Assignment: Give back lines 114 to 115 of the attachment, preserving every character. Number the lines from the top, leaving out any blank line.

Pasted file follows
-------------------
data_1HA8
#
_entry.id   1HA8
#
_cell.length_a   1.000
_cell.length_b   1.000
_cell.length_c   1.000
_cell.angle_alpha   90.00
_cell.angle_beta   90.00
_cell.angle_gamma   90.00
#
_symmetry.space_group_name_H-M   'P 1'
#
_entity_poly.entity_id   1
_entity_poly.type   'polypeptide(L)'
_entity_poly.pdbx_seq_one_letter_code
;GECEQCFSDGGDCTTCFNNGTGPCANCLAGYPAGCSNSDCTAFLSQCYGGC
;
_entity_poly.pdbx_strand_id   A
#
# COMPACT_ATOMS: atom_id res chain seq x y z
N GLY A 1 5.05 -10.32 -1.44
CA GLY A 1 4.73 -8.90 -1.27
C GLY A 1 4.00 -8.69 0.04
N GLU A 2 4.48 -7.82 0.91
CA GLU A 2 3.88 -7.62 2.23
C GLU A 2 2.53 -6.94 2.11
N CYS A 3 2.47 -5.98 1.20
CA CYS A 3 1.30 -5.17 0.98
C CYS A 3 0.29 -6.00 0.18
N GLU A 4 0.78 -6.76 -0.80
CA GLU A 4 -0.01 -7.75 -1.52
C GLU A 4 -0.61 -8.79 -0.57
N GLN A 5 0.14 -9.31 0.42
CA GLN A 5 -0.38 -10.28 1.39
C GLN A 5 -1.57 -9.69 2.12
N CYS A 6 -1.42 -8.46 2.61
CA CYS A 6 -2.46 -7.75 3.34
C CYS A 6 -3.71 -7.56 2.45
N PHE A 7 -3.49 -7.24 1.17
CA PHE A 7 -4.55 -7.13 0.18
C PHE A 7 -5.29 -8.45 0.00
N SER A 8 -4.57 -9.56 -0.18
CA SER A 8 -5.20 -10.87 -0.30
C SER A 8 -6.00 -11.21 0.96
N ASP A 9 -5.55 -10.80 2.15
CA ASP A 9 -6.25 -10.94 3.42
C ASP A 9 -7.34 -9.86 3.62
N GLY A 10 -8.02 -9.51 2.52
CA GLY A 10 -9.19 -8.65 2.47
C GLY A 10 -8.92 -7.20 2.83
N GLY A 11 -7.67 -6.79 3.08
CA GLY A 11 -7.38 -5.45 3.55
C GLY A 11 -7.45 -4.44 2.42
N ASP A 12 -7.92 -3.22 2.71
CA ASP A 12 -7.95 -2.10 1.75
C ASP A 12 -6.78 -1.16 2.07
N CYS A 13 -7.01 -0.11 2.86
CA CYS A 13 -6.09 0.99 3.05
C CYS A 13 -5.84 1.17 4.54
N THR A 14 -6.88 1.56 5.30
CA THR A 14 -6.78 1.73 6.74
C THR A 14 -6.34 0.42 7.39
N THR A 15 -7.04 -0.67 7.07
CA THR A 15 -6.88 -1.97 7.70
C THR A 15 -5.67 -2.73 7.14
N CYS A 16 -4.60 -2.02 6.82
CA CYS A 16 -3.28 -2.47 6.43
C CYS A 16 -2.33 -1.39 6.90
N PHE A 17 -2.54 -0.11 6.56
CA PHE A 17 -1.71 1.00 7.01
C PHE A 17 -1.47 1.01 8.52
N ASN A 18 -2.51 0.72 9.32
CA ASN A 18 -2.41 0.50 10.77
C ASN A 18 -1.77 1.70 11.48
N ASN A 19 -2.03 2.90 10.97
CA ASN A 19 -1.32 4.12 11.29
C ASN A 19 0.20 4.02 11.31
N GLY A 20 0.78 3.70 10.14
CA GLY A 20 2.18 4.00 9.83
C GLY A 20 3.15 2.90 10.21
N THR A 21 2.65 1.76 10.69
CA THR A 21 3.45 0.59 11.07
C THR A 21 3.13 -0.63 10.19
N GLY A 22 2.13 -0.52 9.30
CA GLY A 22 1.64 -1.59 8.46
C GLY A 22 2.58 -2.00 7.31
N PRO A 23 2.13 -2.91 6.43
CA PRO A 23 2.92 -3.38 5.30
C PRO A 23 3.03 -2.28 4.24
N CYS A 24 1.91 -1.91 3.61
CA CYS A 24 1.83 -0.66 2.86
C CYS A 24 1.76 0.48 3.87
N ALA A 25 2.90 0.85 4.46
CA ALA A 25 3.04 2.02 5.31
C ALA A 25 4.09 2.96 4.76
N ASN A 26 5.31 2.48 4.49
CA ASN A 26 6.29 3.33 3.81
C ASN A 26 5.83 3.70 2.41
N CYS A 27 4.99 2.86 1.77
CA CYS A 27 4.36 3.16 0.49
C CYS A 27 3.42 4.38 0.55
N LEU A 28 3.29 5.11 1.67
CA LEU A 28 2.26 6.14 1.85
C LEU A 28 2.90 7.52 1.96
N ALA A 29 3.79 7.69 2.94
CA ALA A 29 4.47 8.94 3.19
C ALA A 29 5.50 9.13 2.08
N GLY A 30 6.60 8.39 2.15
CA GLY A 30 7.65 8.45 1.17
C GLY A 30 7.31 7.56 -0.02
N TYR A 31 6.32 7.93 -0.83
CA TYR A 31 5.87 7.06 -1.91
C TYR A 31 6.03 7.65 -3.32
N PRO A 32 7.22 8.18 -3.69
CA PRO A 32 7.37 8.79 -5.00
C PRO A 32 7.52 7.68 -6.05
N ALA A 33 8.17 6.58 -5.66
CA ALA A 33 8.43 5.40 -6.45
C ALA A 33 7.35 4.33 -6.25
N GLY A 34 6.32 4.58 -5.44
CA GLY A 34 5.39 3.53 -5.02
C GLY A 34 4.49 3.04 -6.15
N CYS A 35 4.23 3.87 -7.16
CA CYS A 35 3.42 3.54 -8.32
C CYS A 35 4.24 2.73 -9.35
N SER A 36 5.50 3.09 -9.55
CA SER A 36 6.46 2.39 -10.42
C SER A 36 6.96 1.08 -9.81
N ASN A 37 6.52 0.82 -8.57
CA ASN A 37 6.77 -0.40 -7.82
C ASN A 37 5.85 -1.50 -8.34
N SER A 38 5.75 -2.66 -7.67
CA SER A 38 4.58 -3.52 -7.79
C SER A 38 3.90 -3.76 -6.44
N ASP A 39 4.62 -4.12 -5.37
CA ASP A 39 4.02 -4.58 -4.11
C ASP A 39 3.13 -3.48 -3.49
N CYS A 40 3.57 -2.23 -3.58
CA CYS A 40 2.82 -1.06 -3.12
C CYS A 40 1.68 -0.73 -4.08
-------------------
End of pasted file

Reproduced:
C TYR A 31 6.03 7.65 -3.32
N PRO A 32 7.22 8.18 -3.69